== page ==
Officials are confident report does not implicate Saudi leaders, but worry over impact on already-tense ties.
Saudi Arabia is confident nothing in a secret 28-page section of a U.S. congressional report on the September 11 attacks implicates its leaders. But some officials worry its eventual publication—15 years after the assault on New York and Washington—will stir suspicion at a time of tense ties.
In December 2002, a year after the attacks, the House and Senate committees on intelligence published a report into the U.S. investigation into them. But the then president, George W. Bush, ordered that 28 pages of the report be classified to protect the methods and identities of U.S. intelligence sources.
Last month, former senator Bob Graham said the pages should be made public and alleged Saudi officials had provided assistance to the 9/11 hijackers. Graham, who was the Senate intelligence committee chairman, said the White House had told him they would decide by June whether to declassify the pages.
The issue of alleged—and fiercely denied—Saudi involvement in the attacks has been brought up again by attempts to lodge a lawsuit against the kingdom. Relatives of some of the American victims of the hijackers are lobbying Congress to pass a law lifting Saudi Arabia’s sovereign immunity from liability.
But Riyadh insists it has nothing to fear from the mysterious 28 pages and that U.S. investigators have thoroughly debunked all the allegations they contain. “Our position, since 2002 when the report first came out, was ‘release the pages’,” Saudi foreign minister Adel al-Jubeir told reporters in Geneva last week. “We know from other senior U.S. officials that the charges made in the 28 pages do not stand up to scrutiny. And so yes, release the 28 pages.”
For most in Washington, the congressional report was superseded in July 2004 by the final report of the separate 9/11 Commission set up by Bush. This found no evidence of official Saudi complicity—but the ongoing secrecy surrounding Congress’ earlier 28 pages has continued to stir suspicion.
“We can’t rebut charges if we’re being charged by ghosts in the form of 28 pages,” Jubeir said. “But every four or five years this issue comes up and it’s like a sword over our head. Release it.”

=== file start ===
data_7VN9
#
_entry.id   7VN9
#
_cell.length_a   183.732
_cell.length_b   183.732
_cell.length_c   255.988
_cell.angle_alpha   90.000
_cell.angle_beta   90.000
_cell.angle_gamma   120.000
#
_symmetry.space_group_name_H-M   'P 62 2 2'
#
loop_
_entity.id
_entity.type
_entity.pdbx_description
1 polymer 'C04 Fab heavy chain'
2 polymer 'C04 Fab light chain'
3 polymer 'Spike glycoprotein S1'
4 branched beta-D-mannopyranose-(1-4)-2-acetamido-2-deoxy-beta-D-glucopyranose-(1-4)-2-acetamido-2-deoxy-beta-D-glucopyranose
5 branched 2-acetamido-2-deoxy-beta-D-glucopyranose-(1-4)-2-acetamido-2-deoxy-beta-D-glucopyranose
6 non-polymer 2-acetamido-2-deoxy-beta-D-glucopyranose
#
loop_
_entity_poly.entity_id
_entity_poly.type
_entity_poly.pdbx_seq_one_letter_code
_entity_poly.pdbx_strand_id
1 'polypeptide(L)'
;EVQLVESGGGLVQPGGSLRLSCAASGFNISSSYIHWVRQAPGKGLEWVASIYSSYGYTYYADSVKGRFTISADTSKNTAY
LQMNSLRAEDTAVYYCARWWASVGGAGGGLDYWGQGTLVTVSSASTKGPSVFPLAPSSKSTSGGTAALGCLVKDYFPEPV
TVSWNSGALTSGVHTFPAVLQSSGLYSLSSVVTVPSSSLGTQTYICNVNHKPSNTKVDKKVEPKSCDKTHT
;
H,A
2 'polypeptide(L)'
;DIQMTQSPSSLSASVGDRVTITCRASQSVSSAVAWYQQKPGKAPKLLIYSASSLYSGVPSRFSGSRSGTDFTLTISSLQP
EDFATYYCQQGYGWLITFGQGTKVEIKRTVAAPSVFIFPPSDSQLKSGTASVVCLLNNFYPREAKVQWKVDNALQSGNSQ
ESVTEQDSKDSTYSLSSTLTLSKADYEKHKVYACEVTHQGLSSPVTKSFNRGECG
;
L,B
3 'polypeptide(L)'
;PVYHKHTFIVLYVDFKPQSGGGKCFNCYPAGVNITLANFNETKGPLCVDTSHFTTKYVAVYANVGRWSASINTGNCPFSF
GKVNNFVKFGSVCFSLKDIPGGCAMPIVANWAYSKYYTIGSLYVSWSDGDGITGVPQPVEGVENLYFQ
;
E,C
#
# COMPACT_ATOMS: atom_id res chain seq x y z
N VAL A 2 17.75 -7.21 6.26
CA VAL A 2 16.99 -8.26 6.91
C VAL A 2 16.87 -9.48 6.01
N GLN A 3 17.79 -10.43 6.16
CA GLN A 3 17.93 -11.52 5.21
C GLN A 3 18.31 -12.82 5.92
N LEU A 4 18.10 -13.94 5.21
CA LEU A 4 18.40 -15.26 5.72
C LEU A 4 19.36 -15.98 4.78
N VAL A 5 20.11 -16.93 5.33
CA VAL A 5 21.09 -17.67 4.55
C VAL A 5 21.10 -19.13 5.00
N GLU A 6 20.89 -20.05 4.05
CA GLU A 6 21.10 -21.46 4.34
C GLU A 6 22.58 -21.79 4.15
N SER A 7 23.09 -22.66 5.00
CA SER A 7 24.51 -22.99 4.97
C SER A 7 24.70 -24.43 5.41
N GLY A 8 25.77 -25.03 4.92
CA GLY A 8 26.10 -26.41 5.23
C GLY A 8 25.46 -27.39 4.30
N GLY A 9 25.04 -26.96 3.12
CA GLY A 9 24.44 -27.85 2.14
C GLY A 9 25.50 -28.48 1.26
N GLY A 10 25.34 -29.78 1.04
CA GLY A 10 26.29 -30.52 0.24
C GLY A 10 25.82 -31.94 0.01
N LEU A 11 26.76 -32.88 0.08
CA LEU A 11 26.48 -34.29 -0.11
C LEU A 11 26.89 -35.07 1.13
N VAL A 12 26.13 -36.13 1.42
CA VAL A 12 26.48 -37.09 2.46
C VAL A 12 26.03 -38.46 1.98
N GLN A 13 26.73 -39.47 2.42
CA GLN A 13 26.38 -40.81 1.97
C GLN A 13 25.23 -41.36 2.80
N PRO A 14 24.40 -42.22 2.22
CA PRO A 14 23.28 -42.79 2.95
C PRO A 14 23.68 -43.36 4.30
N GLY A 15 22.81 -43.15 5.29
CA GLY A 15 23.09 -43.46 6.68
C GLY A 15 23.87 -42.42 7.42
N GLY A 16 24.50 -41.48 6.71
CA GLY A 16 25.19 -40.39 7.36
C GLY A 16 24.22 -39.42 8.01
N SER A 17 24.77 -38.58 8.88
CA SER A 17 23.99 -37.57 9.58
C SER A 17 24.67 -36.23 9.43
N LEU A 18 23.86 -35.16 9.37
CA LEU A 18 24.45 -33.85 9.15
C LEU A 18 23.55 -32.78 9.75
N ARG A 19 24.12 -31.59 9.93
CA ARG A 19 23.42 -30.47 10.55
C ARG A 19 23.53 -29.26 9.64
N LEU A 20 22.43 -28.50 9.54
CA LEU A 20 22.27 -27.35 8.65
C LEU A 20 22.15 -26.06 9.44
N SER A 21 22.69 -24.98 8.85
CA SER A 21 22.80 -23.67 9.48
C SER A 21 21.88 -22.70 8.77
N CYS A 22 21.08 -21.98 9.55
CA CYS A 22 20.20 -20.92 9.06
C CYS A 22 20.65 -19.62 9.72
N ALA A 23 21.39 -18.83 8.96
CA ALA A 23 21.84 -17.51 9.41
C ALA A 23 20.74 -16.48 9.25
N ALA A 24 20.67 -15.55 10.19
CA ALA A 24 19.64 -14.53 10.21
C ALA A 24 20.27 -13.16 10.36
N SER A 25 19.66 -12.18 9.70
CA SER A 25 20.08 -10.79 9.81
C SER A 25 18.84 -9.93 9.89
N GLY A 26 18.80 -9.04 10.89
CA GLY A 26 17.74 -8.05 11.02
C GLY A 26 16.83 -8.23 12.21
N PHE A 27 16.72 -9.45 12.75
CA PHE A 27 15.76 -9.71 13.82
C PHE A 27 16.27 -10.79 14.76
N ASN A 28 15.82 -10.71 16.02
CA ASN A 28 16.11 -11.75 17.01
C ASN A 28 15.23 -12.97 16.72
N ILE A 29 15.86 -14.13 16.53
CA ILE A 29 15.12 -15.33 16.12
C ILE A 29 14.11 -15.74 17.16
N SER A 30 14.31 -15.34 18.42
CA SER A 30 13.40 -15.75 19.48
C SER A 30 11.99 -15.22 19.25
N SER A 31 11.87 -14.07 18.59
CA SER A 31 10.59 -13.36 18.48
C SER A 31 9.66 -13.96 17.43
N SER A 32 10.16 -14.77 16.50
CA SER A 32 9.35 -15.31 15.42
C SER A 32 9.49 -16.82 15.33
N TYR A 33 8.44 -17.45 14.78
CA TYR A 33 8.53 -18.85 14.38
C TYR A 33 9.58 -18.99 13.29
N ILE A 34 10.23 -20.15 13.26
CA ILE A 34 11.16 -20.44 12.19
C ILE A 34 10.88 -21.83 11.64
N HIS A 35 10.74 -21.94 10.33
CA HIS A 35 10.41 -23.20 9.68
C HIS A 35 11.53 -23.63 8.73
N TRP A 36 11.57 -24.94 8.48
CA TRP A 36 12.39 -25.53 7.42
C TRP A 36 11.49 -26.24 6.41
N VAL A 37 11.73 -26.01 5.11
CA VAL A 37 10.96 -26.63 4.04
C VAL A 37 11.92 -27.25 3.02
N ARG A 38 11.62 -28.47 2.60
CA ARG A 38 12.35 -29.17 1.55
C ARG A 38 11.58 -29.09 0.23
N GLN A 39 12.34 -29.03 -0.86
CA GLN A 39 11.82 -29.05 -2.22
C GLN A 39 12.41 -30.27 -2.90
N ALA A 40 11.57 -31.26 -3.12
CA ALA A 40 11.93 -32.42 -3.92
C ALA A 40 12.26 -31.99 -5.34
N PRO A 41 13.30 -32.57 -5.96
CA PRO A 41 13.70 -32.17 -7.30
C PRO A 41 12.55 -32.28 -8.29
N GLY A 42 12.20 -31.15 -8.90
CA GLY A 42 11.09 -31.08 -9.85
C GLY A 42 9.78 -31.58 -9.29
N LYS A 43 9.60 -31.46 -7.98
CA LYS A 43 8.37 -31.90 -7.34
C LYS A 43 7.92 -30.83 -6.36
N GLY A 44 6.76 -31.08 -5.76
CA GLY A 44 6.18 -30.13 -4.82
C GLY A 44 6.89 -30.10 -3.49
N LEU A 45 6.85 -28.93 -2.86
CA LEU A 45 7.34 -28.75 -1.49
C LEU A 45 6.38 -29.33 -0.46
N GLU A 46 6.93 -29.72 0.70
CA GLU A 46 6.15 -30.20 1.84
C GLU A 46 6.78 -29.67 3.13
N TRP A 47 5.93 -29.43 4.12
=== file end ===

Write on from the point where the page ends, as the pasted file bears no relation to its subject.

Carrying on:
Jubeir added that, thanks to multiple leaks in the years since the congressional report was locked away in a safe on Capitol Hill, he can guess what it says. “Nothing stays a secret,” he said. “So we know that it’s a lot of innuendo and insinuations.”
So what exactly are the secret allegations?
The 28 pages are thought to include a claim that Princess Haifa, the wife of then Saudi ambassador Prince Bandar, sent money to the hijackers. Princess Haifa sent thousands of dollars to Osama Basnan, a Saudi living in San Diego who befriended 9/11 hijackers Nawaf al-Hazmi and Khalid al-Mihdhar.
Investigators were told the money was to pay to treat Basnan’s wife for thyroid cancer. The 9/11 Commission found no evidence it was passed to the hijackers.
Another likely allegation in the missing pages concerns Omar al-Bayoumi, a Saudi civil aviation official who had been studying in California. Bayoumi was arrested in England 10 days after the September 11 attacks and questioned by British and U.S. authorities before being released without charge.
It is thought the missing pages cite allegations that he met Hazmi and Mihdhar at a Los Angeles restaurant. Later he helped the pair settle in San Diego, leading to suspicions that he was acting on behalf of Saudi paymasters to help prepare the Al Qaeda attack.
But the 9/11 Commission report said FBI investigators found Bayoumi to be “an unlikely candidate for clandestine involvement with Islamist extremists.”
Whatever allegations are in the missing pages of the congressional report, Saudi Arabia’s defenders will point to the later 9/11 Commission report. “Saudi Arabia has long been considered the primary source of Al Qaeda funding,” it said. “But we have found no evidence that the Saudi government as an institution or senior Saudi officials individually funded the organization.”
But if Riyadh is so confident in its defense, why then the nervousness about the release? Reports allege the kingdom threatened to withdraw $750 billion in investments from the United States if Congress strips it of its immunity in U.S. courts.
This claim triggered outrage—the tabloid New York Daily News reported it under the headline Royal Scum—but Jubeir denies it amounted to a threat.
“Nonsense,” he declared, arguing Riyadh had simply warned the legislation being considered by Congress would overturn the idea of sovereign immunity. “It’s a simple principle and it protects everybody, including the United States,” he said. “We said a law like this is going to cause investor confidence to shrink, not just for Saudi Arabia but for everybody,” he added. “But this idea that ‘Oh my God, now the Saudis are threatening us’? We don’t threaten things.”